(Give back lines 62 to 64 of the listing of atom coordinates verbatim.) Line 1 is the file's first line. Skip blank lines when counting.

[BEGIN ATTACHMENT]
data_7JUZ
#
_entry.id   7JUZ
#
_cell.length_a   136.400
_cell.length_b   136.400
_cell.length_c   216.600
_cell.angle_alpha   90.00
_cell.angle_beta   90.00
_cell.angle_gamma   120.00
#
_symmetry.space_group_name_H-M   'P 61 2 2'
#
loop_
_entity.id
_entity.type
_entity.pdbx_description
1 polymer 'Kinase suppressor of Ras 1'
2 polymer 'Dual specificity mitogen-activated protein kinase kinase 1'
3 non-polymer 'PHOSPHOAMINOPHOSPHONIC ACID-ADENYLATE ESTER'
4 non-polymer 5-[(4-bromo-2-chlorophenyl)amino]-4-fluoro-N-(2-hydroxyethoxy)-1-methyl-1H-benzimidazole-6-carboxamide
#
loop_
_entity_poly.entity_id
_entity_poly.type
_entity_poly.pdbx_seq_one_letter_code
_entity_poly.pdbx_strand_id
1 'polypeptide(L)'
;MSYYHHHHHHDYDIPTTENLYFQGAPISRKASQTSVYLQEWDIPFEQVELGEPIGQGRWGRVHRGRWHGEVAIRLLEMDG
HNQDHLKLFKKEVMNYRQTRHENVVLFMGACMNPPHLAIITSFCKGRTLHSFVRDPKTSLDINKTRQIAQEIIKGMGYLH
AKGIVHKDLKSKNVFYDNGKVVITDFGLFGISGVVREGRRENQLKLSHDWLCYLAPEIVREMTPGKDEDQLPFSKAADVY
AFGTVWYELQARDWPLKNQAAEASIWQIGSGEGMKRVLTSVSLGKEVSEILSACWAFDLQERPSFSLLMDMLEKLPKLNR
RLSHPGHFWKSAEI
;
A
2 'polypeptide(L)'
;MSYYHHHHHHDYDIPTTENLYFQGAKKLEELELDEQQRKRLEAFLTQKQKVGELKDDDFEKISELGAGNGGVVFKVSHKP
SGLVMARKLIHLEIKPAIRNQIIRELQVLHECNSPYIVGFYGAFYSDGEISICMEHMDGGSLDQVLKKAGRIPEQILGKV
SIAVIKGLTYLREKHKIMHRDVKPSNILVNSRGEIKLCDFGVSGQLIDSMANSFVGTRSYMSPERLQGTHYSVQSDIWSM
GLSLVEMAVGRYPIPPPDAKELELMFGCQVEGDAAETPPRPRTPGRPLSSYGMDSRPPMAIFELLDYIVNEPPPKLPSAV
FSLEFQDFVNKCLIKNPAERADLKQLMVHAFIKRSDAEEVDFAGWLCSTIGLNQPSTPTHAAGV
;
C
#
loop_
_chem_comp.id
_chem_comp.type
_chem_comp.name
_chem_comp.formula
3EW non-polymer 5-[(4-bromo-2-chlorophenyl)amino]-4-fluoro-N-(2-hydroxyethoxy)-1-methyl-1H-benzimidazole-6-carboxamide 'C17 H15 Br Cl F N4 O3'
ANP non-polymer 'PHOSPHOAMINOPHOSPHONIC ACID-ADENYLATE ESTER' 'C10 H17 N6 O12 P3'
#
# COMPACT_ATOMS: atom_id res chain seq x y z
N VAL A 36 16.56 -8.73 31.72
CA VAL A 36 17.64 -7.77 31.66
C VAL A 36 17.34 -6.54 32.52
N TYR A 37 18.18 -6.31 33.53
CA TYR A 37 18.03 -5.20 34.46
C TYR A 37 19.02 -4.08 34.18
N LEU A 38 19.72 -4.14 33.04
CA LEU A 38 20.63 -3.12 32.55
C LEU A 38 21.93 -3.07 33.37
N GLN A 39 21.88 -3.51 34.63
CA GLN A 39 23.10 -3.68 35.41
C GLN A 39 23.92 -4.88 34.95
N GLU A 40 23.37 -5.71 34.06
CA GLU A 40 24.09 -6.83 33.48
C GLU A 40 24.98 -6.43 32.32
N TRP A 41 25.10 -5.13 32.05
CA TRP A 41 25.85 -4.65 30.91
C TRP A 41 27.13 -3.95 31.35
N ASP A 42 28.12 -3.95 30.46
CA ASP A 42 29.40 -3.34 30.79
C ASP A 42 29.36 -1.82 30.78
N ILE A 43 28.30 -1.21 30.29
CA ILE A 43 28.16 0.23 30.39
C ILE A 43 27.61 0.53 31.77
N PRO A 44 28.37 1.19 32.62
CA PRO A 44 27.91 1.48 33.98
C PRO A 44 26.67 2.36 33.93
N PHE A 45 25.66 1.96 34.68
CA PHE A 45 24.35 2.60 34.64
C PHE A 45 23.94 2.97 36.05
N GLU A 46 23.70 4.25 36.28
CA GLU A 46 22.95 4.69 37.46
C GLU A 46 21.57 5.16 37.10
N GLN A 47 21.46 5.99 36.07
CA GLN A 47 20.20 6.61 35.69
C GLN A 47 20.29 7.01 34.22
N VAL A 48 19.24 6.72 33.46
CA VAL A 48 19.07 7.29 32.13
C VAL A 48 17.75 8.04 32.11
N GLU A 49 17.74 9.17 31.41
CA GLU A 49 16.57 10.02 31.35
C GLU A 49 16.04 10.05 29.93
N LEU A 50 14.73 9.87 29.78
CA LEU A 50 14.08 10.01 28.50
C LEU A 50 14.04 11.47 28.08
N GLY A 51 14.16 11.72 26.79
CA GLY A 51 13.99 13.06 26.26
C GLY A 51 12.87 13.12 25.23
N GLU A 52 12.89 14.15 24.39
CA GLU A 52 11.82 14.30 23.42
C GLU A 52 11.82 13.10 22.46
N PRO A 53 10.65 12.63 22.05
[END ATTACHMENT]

C LEU A 38 21.93 -3.07 33.37
N GLN A 39 21.88 -3.51 34.63
CA GLN A 39 23.10 -3.68 35.41